Some Home Automation Systems Are Rife with Holes, Security Experts Say

A variety of network-controlled home automation devices lack basic security controls, making it possible for attackers to access their sensitive functions, often from the Internet, according to researchers from security firm Trustwave.

Some of these devices are used to control door locks, surveillance cameras, alarm systems, lights and other sensitive systems.

The Trustwave researchers plan to discuss vulnerabilities they discovered in several such products during a presentation Thursday at the Black Hat USA security conference in Las Vegas.

One product analyzed by the Trustwave researchers is called the Insteon Hub and is a network-enabled device that can control light bulbs, wall switches, outlets, thermostats, wireless Internet Protocol (IP) cameras and more.

"When you first set up the Insteon Hub, you're asked to set up port forwarding from the Internet to the device, so basically you're opening up access to it to anybody from the Internet," said David Bryan, a Trustwave researcher who reviewed the device after buying one to use in his house.

The Insteon Hub can be controlled from a smartphone application that sends commands to it over the local network or the Internet, he said.

When inspecting the traffic coming from his phone over the Internet and into the Insteon Hub, Bryan discovered that no authentication and no encryption was being used. Furthermore, there was no option to enable authentication for the Web service running on the Insteon Hub that receives commands, he said.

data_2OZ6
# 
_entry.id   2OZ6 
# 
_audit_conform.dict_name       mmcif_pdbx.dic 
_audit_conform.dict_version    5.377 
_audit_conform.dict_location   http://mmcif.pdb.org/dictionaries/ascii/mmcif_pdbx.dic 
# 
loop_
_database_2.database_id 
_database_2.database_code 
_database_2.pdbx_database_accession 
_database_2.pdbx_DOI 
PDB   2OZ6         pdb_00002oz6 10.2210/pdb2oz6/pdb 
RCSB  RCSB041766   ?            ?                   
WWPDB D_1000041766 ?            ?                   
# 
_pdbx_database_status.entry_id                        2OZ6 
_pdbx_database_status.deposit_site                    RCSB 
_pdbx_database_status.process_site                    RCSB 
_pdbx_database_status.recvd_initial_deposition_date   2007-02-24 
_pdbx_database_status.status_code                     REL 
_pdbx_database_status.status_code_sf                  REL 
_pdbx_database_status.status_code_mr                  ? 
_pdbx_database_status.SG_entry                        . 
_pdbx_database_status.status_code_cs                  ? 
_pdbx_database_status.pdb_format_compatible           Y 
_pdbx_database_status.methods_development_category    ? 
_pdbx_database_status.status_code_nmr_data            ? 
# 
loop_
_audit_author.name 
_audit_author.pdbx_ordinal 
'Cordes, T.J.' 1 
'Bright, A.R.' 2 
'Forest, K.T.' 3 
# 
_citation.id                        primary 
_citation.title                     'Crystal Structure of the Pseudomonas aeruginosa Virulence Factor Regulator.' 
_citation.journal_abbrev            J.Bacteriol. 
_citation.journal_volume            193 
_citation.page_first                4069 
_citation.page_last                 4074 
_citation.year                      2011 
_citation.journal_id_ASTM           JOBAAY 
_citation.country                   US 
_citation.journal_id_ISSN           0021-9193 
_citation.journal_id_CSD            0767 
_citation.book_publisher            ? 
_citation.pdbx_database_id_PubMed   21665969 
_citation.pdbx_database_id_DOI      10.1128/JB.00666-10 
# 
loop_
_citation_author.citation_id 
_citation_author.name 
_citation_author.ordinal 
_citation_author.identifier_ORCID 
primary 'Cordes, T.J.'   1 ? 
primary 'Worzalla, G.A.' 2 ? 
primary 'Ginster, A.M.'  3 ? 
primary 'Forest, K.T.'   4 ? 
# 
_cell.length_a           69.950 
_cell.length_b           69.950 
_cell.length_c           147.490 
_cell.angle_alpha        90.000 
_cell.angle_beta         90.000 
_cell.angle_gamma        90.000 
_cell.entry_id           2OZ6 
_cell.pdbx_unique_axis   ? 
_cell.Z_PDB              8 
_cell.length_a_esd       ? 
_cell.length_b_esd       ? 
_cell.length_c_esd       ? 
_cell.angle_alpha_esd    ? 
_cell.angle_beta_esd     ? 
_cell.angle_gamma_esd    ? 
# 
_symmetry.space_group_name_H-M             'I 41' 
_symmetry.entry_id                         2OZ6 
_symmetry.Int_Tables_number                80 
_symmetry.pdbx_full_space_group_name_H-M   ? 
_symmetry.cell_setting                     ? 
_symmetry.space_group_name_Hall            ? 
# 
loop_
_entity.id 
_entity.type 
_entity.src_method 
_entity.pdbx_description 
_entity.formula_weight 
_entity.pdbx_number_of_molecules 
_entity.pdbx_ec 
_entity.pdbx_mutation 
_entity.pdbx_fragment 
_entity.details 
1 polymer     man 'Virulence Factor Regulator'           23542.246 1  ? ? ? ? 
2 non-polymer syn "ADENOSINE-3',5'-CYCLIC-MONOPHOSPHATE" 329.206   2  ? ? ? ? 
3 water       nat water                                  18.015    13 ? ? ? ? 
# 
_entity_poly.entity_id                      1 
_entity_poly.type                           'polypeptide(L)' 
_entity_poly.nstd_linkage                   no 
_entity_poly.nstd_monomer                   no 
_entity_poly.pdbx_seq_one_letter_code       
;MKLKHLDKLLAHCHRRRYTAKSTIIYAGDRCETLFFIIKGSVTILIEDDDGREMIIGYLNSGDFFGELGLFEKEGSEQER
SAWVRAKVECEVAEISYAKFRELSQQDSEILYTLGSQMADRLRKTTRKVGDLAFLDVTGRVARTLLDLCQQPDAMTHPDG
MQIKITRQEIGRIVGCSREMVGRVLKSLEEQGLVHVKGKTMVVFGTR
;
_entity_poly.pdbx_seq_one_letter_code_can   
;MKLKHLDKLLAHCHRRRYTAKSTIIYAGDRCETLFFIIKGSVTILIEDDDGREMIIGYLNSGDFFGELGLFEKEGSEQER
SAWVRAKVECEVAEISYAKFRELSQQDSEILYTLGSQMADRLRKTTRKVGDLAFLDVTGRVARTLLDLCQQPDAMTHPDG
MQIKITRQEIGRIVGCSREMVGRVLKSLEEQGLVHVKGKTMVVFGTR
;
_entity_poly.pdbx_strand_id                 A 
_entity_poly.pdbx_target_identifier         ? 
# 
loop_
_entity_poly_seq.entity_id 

"This meant that anybody could have turned off my lights, turned on and off my thermostat, changed settings or [done] all sorts of things that I would expect to require some sort of authorization," Bryan said.

Attackers could use Google or the SHODAN search engine, or could perform port scans, to locate Insteon Hub devices connected to the Internet, Bryan said.

Insteon, the company in Irvine, California, that manufactures the device, was notified of the issue in December, according to the researcher. A new version of the product that uses basic authentication for the Web service was released in March, he said.

Comments (0)

This post does not have any comments. Be the first to leave a comment below.


Post A Comment

You must be logged in before you can post a comment. Login now.

Featured Product

Video Mount Products IWB-1B In-Wall Box

Video Mount Products IWB-1B In-Wall Box

As flat panels themselves become increasingly slimmer, customers are looking for even more ways to get these mounted TVs and monitors as flush with the wall as possible. The Video Mount Products IWB-1B is an in wall box that allows up to a 32-inch flat panel to fully collapse into a wall. It installs easily between two 16-inch on center wooden studs, has integrated cable and electrical knockouts, and a high load capacity. The IWB-1B works with the LCD-1B and LCD-2537B mounts. The IWB-1 is yet another option for discerning installers and customers who demand both aesthetic appeal as well as the famed VMP reliability. Whether in the office, commercial install, home, or any other application where a low-profile wall mounted flat panel option is desired, the VMP IWB-1B is the answer.